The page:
My father was a harsh man, but fair. My furthest memories of him were lessons taught and re-taught until properly learned. Swift punishment for failure - and for success, new lessons. Every action he took was heavy with intent. To hear the elder philosophers of the cult tell it, it was his work alone that had pulled the Rosy Dawn Cult up from the brink of ruin decades ago, and his vision primarily that drove it forward each day to greater heights.

It was easy to believe them, when Damon Aetos was a philosopher in the Realm of Tyrants.

“You didn’t deny what I called them,” I pointed out. Unfortunately for my father, I was his son. If I cowered at every sharp look or scowl he sent my way I’d have never left my room as a child.

“Only a fool denies that the sun rises.” He snorted. “And only a fool feels the need to point it out. The difference between you and the rest of the initiates is already clear. What do you think constantly referencing it will accomplish?”

“I enjoy their reactions,” I said honestly.

“Finally a true statement.” The talons of his pneuma released me, and I sighed in relief as the pressure behind my eyes relaxed. “Let’s see if you can manage another. I’ll ask one last time. Who dared to defile our filial pools with their blood last night?”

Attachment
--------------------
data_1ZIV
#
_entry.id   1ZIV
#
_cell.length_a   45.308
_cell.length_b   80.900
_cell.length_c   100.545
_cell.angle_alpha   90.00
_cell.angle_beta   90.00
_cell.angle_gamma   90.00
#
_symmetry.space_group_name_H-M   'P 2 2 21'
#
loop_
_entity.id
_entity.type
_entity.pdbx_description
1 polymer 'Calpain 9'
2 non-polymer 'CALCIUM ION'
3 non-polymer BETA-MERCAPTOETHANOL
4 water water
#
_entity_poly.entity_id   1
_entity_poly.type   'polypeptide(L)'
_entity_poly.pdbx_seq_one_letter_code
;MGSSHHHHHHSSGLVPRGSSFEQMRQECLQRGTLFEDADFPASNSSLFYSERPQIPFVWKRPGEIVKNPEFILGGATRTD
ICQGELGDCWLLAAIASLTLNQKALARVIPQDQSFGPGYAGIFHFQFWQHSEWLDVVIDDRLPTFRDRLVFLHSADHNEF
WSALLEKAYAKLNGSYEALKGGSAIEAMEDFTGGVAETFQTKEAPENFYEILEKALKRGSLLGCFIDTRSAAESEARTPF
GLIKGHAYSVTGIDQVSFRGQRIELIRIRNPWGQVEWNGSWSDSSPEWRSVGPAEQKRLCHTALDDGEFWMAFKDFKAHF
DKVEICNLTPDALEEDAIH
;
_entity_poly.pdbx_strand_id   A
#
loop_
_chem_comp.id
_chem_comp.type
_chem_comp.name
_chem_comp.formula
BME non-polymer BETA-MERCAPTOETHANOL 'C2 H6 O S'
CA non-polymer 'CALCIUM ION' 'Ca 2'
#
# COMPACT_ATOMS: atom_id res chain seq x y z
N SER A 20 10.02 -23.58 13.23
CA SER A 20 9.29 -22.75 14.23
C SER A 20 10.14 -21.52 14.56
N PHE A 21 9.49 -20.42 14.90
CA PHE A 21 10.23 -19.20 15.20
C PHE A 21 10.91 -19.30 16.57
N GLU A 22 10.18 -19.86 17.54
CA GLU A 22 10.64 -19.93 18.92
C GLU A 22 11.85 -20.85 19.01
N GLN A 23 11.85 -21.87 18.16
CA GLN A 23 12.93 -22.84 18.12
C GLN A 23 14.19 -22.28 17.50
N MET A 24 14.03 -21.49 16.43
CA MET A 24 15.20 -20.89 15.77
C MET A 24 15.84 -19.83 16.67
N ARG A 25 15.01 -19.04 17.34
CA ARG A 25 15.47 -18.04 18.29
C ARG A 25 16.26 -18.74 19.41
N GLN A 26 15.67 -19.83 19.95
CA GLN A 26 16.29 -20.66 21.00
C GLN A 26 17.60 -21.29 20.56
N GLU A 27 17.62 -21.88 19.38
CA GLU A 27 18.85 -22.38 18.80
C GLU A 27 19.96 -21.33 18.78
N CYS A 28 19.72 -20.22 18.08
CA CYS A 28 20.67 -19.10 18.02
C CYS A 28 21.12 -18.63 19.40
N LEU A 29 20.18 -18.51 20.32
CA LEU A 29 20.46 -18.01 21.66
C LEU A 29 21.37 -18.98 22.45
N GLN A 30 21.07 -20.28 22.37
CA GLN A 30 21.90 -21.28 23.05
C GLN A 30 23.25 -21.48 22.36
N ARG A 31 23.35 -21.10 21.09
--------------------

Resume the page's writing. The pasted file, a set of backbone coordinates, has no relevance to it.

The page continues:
“It’s a mystery, father.” And so it was. We’d both been beaten bloody by the end of things, but who was to say when the bleeding had started and whose had stained the clear waters red? Could have been mine, could have been Sol’s, could have been both. Truly a mystery worthy of the Rosy Dawn.

Damon Aetos was spectacularly unimpressed. “Ignorance is your answer, then. So be it.” He stood and regarded the statue within the tainted pool. They were of a height with one another. “You’ll clean this pool yourself. And all the rest, while you’re at it.”

Son of a bitch.